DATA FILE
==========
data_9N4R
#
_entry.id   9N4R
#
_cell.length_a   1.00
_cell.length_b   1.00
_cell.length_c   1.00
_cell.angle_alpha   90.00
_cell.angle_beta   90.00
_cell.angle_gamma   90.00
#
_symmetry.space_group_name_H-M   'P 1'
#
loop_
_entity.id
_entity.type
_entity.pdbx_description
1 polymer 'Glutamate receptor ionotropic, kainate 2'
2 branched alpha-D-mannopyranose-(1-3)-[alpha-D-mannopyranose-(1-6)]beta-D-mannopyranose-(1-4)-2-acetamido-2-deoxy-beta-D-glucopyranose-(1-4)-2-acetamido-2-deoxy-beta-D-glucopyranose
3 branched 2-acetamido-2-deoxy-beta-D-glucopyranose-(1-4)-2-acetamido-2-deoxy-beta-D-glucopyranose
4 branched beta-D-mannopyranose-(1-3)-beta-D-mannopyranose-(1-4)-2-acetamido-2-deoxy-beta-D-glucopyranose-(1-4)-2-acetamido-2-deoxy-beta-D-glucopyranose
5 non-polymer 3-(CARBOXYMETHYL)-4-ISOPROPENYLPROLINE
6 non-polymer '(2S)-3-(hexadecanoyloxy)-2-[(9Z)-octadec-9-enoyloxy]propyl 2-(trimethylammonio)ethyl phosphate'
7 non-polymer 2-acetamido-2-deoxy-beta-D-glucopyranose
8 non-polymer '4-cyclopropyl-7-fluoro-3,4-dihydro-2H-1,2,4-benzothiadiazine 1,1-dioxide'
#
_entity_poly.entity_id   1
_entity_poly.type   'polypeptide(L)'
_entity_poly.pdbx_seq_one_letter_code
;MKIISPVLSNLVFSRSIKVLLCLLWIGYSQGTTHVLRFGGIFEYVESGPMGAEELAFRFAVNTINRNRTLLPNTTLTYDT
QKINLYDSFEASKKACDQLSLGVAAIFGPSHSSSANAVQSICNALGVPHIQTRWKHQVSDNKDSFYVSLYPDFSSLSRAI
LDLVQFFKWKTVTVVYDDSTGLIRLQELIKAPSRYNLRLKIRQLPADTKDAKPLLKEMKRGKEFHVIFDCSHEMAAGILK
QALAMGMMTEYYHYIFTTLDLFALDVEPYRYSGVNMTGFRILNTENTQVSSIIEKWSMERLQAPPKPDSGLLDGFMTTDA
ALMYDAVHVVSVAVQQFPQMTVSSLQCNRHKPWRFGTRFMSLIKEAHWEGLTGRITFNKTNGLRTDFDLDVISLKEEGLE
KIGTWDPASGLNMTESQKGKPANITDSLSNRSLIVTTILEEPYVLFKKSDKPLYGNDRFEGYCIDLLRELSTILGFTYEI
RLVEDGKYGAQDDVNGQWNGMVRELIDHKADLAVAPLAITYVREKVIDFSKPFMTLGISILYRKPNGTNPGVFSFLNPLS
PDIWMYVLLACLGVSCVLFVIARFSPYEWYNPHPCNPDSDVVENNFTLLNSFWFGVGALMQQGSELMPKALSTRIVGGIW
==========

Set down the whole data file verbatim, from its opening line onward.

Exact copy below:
data_9N4R
#
_entry.id   9N4R
#
_cell.length_a   1.00
_cell.length_b   1.00
_cell.length_c   1.00
_cell.angle_alpha   90.00
_cell.angle_beta   90.00
_cell.angle_gamma   90.00
#
_symmetry.space_group_name_H-M   'P 1'
#
loop_
_entity.id
_entity.type
_entity.pdbx_description
1 polymer 'Glutamate receptor ionotropic, kainate 2'
2 branched alpha-D-mannopyranose-(1-3)-[alpha-D-mannopyranose-(1-6)]beta-D-mannopyranose-(1-4)-2-acetamido-2-deoxy-beta-D-glucopyranose-(1-4)-2-acetamido-2-deoxy-beta-D-glucopyranose
3 branched 2-acetamido-2-deoxy-beta-D-glucopyranose-(1-4)-2-acetamido-2-deoxy-beta-D-glucopyranose
4 branched beta-D-mannopyranose-(1-3)-beta-D-mannopyranose-(1-4)-2-acetamido-2-deoxy-beta-D-glucopyranose-(1-4)-2-acetamido-2-deoxy-beta-D-glucopyranose
5 non-polymer 3-(CARBOXYMETHYL)-4-ISOPROPENYLPROLINE
6 non-polymer '(2S)-3-(hexadecanoyloxy)-2-[(9Z)-octadec-9-enoyloxy]propyl 2-(trimethylammonio)ethyl phosphate'
7 non-polymer 2-acetamido-2-deoxy-beta-D-glucopyranose
8 non-polymer '4-cyclopropyl-7-fluoro-3,4-dihydro-2H-1,2,4-benzothiadiazine 1,1-dioxide'
#
_entity_poly.entity_id   1
_entity_poly.type   'polypeptide(L)'
_entity_poly.pdbx_seq_one_letter_code
;MKIISPVLSNLVFSRSIKVLLCLLWIGYSQGTTHVLRFGGIFEYVESGPMGAEELAFRFAVNTINRNRTLLPNTTLTYDT
QKINLYDSFEASKKACDQLSLGVAAIFGPSHSSSANAVQSICNALGVPHIQTRWKHQVSDNKDSFYVSLYPDFSSLSRAI
LDLVQFFKWKTVTVVYDDSTGLIRLQELIKAPSRYNLRLKIRQLPADTKDAKPLLKEMKRGKEFHVIFDCSHEMAAGILK
QALAMGMMTEYYHYIFTTLDLFALDVEPYRYSGVNMTGFRILNTENTQVSSIIEKWSMERLQAPPKPDSGLLDGFMTTDA
ALMYDAVHVVSVAVQQFPQMTVSSLQCNRHKPWRFGTRFMSLIKEAHWEGLTGRITFNKTNGLRTDFDLDVISLKEEGLE
KIGTWDPASGLNMTESQKGKPANITDSLSNRSLIVTTILEEPYVLFKKSDKPLYGNDRFEGYCIDLLRELSTILGFTYEI
RLVEDGKYGAQDDVNGQWNGMVRELIDHKADLAVAPLAITYVREKVIDFSKPFMTLGISILYRKPNGTNPGVFSFLNPLS
PDIWMYVLLACLGVSCVLFVIARFSPYEWYNPHPCNPDSDVVENNFTLLNSFWFGVGALMQQGSELMPKALSTRIVGGIW